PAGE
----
On the night of the village festival, Yanka is asked to play an important role, she flounders and falls and when she comes round, safely at home, she discovers that her legs have become bear legs… She heads for the forest to discover her truth. She finds herself on a rollocking adventure and those fairytales that she has grown up on may contain more than a smidgen of truth. Through her adventure over icy lands, through wild forest, sailing a flying ship and conquering a volcano and three headed dragon… the story behind the story is about true friendship, our home is indeed where our heart is. A magical read, with short chapters, alternating with snippets of fairytales. I loved this book… a moving kids read, a bear with a big heart and all her wild animal friends. Just lovely. To be honest, I hope Sophie Anderson is writing her next book right now!!!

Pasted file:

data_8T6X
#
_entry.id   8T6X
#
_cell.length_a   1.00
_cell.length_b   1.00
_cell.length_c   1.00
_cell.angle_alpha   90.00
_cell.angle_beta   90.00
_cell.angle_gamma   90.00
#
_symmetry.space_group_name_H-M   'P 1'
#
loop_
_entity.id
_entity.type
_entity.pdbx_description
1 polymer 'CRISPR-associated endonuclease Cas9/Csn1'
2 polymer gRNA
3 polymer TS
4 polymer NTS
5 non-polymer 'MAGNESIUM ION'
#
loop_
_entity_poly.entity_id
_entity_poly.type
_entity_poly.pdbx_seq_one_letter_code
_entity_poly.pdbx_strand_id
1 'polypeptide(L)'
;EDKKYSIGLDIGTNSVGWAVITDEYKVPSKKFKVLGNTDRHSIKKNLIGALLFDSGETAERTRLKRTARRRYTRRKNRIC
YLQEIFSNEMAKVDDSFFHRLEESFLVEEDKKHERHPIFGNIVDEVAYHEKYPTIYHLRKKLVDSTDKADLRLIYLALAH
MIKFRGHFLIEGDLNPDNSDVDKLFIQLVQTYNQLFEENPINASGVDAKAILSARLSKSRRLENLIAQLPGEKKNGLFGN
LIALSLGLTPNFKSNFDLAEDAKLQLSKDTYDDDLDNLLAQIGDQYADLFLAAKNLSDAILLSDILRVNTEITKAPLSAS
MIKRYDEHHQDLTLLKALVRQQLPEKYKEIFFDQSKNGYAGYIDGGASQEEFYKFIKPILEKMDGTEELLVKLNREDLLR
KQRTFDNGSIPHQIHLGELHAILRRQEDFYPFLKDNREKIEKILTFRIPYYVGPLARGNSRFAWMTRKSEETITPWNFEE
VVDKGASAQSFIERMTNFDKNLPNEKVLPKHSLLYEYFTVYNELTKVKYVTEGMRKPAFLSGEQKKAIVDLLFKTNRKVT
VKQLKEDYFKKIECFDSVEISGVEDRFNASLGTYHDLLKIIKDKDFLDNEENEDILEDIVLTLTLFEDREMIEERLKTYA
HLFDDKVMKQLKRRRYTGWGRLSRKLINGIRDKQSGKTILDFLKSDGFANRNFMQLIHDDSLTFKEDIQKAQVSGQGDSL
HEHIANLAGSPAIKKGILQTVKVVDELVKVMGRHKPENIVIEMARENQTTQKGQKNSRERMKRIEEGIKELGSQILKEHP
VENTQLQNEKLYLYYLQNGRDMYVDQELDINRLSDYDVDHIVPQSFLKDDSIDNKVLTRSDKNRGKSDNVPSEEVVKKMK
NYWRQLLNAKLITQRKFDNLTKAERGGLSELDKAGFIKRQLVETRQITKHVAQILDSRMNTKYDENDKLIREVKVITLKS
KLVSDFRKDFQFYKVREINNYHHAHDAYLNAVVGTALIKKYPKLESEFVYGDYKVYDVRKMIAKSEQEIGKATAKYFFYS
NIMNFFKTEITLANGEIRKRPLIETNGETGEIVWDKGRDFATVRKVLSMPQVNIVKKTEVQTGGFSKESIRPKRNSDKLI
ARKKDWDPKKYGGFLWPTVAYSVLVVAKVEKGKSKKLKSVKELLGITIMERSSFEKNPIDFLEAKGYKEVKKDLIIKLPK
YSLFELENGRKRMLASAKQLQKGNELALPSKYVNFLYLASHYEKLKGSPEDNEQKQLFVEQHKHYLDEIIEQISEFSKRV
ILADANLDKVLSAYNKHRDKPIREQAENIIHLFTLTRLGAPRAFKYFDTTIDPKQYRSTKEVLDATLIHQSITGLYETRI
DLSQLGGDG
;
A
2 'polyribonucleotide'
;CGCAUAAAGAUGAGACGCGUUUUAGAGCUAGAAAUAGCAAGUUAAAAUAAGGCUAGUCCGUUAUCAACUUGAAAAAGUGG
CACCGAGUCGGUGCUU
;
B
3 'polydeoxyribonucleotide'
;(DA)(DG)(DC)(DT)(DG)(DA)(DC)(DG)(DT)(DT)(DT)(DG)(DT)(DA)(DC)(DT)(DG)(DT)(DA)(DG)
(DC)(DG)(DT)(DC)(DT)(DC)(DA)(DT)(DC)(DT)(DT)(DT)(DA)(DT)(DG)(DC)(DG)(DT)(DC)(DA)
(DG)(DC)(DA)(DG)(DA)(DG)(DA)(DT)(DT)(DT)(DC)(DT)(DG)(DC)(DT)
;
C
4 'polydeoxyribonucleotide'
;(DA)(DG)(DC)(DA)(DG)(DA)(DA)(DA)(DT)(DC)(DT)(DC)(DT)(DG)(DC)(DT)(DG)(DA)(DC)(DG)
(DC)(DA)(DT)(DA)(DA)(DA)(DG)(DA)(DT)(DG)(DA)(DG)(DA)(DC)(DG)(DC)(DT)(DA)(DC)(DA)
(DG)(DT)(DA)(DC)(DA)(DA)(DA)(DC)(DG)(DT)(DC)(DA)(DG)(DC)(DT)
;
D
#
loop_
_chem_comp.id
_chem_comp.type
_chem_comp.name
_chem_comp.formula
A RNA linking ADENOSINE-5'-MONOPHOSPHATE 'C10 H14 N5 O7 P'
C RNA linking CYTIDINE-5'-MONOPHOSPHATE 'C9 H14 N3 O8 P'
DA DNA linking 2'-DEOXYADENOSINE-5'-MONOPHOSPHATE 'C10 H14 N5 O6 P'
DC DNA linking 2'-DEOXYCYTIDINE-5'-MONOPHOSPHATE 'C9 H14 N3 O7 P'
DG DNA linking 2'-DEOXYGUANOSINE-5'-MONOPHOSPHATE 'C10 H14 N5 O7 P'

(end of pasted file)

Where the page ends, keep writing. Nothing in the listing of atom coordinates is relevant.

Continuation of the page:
Frostheart written and illustrated by Jamie Littler
The incredible illustrations drew me to this book, but ten year old Hood 8 got to it first… and immediately named it “Book of the Year.” Now that I have read it… I can see why. It is absolutely fantastic. FANTASTIC. It is an incredible adventure story about a ten year old boy, called Ash. He lives in the outer reaches of known world in a frozen land. His parents had to leave his stronghold when he was tiny and he is being raised by his guardian, a rather strict and somewhat grumpy yeti, called Tobu. Poor Ash has a hidden talent, he is a Song Weaver, and where he is staying, no-one is allowed to sing, let alone be a song weaver… He is banished and finds himself flung onto a huge sled/sailing vessel, called the Frostheart, which takes brave and adventurers Pathfinders, from one isolated civilisation to another, all the while being chased by wild and dangerous beasts.